Grayling’s exegesis is sharp and colloquial. Having outlined the theory of Parmenides and his pupil Zeno (from the fifth century BC) that reality is necessarily an immutable, eternal and indivisible One, Grayling suggests that their contemporary critics, the atomists, “in effect said, ‘Fine; but why can’t there be infinitely many things with the metaphysical properties of… the One?’” The atomists, Grayling pithily observes, “rebutted Zeno’s argument in effect by accepting it”. In explaining Aristotle’s view of sensation and his notion of “form”, Grayling asks us to imagine Aristotle’s take on picking up a ball: “The feeling of a round object consists in having the form of that object carried to my soul from my hands; I am thus informed of (more accurately, by) the shape of the ball.”
He produces a magnificently succinct, if sometimes breathless, account of the convoluted complexities of recent philosophy of language, and of Confucian shu (reciprocity). Often the reader’s potential puzzle or objection is pre-empted in a dexterous footnote – laying out the different provenances of “is”, or explaining that, although “Agatha” means “good”, there is no “meaning” to the name of any particular person called Agatha. Grayling brilliantly pinpoints the tendency to portray Schopenhauer as a dreary old curmudgeon – invariably using a picture that presents “a grim-looking old man with puffs of white hair sticking up like rabbit’s ears from the back of his otherwise bald head” – whereas his works contain much “humour, insight and compassion”. This refreshingly unorthodox point is, however, overplayed in calling Schopenhauer “liberal and relaxed” about homosexuality, given that he “explained” it as a deflection of sexual instinct arising in men “after about the age of 54” so as to prevent the procreation of defective children, and (with extraordinarily inclusive offensiveness) compared “nature’s ploy” to the way a fly is decoyed by lilies that smell of rotting flesh to lay its eggs on them, rather than, de rigueur, in a corpse.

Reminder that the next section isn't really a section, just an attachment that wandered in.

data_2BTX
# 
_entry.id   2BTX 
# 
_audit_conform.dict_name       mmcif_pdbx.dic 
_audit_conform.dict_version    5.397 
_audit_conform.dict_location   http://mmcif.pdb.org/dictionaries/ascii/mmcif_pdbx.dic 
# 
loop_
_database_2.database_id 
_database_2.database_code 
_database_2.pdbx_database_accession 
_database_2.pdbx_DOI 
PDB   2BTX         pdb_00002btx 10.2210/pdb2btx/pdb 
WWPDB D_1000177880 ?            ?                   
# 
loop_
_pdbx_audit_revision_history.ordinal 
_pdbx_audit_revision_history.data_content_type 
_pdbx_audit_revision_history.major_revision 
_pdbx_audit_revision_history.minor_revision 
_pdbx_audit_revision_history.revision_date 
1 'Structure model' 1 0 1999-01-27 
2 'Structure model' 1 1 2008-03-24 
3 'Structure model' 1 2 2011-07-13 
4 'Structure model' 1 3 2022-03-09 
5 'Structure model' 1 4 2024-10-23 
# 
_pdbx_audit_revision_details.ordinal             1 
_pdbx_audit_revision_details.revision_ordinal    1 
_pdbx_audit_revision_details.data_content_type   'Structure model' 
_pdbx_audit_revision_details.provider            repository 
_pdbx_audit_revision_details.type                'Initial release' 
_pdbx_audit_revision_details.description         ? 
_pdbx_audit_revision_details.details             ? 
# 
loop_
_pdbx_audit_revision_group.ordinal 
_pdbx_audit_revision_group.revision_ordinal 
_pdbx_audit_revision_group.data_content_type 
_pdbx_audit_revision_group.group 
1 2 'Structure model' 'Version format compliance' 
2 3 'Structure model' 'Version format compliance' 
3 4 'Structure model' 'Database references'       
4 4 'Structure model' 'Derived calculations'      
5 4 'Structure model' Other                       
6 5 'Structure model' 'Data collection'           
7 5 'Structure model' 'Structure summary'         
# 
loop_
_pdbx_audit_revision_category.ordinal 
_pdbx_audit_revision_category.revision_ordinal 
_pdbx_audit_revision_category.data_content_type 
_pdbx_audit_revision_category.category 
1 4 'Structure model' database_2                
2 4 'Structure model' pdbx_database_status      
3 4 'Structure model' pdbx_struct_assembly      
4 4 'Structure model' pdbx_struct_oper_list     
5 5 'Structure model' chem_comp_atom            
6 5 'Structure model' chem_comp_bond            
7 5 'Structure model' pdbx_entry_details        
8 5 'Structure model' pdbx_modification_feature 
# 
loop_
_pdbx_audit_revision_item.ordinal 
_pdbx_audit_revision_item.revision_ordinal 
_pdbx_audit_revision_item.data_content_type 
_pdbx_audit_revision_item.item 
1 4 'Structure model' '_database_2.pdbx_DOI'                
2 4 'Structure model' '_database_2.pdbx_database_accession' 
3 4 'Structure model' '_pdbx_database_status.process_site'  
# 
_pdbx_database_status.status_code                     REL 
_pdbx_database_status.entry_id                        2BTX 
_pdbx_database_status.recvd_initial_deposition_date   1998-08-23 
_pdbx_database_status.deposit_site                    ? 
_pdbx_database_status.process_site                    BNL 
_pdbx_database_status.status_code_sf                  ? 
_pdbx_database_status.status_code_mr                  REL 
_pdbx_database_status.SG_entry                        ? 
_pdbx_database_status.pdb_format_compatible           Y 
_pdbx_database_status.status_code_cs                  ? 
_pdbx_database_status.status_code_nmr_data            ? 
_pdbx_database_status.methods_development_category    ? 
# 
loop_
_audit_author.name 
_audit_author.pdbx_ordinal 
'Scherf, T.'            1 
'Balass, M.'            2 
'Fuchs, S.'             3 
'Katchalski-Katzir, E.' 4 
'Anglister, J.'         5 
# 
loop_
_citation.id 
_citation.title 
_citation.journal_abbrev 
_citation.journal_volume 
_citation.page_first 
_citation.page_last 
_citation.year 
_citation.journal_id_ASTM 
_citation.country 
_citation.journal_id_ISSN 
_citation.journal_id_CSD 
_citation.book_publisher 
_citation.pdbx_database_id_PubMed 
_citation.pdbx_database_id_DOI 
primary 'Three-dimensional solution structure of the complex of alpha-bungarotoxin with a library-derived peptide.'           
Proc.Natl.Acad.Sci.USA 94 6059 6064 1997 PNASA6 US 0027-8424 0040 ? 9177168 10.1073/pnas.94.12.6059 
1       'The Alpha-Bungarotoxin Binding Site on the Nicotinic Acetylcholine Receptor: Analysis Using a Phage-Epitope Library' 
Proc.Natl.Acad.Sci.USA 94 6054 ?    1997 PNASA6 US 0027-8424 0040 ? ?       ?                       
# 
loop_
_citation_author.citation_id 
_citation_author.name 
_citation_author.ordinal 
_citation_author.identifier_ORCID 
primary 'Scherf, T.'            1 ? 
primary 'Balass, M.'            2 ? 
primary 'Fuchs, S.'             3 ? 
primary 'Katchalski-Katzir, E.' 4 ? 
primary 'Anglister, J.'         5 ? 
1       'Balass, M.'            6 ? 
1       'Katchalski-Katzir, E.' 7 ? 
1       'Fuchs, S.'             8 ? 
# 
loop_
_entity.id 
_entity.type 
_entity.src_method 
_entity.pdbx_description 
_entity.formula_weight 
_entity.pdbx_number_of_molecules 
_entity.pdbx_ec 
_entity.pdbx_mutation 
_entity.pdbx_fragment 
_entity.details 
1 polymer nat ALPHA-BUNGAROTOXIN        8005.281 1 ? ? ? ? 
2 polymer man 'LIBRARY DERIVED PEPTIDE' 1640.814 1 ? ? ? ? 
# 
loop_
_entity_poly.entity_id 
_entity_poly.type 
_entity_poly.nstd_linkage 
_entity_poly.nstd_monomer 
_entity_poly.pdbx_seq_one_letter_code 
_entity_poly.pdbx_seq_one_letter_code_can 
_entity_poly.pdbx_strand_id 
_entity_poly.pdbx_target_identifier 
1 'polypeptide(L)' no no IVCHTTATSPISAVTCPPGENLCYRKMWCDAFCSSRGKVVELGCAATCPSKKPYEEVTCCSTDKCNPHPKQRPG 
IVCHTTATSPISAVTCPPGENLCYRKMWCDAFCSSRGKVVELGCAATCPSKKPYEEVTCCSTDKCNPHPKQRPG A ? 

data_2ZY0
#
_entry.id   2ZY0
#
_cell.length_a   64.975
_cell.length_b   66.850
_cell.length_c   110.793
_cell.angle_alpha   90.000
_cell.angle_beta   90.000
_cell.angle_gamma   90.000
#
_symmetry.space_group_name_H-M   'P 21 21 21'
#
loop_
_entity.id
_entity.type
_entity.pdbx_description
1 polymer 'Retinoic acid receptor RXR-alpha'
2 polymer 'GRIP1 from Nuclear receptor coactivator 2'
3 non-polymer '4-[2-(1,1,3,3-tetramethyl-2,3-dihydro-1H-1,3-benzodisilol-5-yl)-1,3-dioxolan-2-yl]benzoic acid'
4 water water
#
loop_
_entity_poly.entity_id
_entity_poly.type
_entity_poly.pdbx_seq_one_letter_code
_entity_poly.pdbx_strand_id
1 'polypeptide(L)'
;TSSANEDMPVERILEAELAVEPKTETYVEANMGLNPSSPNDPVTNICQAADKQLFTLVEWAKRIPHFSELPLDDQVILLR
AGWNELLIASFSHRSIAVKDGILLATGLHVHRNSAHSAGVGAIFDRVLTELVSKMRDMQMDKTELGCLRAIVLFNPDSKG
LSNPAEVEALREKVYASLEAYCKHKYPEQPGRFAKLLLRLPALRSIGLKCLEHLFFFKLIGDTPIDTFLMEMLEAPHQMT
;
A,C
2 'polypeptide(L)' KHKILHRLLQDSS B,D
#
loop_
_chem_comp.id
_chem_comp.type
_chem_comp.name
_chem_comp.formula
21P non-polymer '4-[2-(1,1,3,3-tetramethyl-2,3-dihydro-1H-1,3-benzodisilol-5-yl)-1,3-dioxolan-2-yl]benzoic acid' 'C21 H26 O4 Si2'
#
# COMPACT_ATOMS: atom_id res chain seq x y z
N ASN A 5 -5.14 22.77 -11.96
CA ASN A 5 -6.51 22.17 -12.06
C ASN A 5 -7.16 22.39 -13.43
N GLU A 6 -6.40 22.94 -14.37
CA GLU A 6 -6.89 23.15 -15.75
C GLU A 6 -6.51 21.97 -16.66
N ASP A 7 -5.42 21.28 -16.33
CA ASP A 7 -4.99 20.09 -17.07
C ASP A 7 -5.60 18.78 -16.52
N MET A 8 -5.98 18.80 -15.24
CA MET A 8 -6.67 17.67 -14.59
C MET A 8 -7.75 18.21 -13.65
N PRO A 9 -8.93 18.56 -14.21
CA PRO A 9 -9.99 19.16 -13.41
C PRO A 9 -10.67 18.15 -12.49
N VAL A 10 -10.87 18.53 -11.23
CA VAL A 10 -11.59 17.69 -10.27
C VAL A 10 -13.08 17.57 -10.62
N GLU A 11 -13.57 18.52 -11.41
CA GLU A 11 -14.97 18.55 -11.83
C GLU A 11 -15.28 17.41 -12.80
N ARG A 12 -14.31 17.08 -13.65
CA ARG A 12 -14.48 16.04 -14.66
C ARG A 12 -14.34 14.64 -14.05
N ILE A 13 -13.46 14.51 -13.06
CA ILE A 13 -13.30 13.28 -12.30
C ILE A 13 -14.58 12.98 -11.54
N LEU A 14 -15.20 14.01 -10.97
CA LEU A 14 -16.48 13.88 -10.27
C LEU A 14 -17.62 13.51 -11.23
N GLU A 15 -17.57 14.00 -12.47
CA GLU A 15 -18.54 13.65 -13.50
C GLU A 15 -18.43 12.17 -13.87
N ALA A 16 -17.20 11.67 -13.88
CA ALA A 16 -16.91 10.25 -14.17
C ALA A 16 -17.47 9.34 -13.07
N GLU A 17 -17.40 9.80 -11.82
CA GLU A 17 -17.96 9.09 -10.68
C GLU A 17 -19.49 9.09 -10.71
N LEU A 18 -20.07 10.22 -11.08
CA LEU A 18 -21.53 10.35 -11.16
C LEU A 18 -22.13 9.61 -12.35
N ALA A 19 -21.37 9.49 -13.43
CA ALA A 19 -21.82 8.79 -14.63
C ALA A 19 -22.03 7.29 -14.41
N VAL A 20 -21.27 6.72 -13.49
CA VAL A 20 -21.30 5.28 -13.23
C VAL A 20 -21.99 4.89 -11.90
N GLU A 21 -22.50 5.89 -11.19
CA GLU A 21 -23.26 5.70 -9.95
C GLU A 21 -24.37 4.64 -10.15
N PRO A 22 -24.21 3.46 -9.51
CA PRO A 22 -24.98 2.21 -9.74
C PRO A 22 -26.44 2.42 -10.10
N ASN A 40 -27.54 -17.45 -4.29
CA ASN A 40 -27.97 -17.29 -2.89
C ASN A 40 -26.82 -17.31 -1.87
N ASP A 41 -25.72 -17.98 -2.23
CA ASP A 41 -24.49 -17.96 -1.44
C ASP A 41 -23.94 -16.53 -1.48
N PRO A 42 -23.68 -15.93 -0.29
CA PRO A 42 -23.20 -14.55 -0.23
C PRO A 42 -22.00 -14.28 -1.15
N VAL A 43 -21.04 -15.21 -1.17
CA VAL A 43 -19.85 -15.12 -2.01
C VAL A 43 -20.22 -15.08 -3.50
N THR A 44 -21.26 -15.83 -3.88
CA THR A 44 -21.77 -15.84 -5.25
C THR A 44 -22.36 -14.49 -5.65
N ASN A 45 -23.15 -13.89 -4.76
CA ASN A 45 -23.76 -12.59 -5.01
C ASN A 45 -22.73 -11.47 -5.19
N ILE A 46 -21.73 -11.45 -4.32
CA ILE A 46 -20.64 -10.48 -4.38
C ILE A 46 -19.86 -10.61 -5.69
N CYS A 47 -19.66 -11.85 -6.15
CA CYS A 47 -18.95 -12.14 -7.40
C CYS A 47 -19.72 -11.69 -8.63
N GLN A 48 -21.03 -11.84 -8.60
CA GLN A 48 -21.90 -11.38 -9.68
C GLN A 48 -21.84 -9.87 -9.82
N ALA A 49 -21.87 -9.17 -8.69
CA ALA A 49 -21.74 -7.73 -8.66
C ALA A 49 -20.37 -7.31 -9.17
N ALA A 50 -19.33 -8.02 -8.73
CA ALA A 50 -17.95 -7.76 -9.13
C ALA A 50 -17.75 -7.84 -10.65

The section on Heidegger tackles the difficulty of disassociating his theories from his unrepented membership of the Nazi party, and a footnote mentions the vexed debate on how far Sartre resisted or collaborated in occupied France, but Nietzsche’s raw ambivalences are somewhat misleadingly diluted. After quoting a savage passage from The Anti-Christ exalting “the will to power”, Grayling admits that Nietzsche’s sister, who edited the manuscript, “was able to make good use of such passages, which if misread yield a sinister interpretation indeed”. But, he hastily adds, so long as we read them in the light of Schopenhauer’s desire to detach ourselves from “will”, they can be seen as, in fact, exhorting us “to strive and to desire, to wish to grow and expand, [which] are worthy things”. Why whitewash Nietzsche? It is churlish, though, to object to what is really just an aspect of the book’s virtues. Grayling exudes great love for his subject, and a desire that readers, philosophers or not, should love it too – a desire that is bound to be amply realised.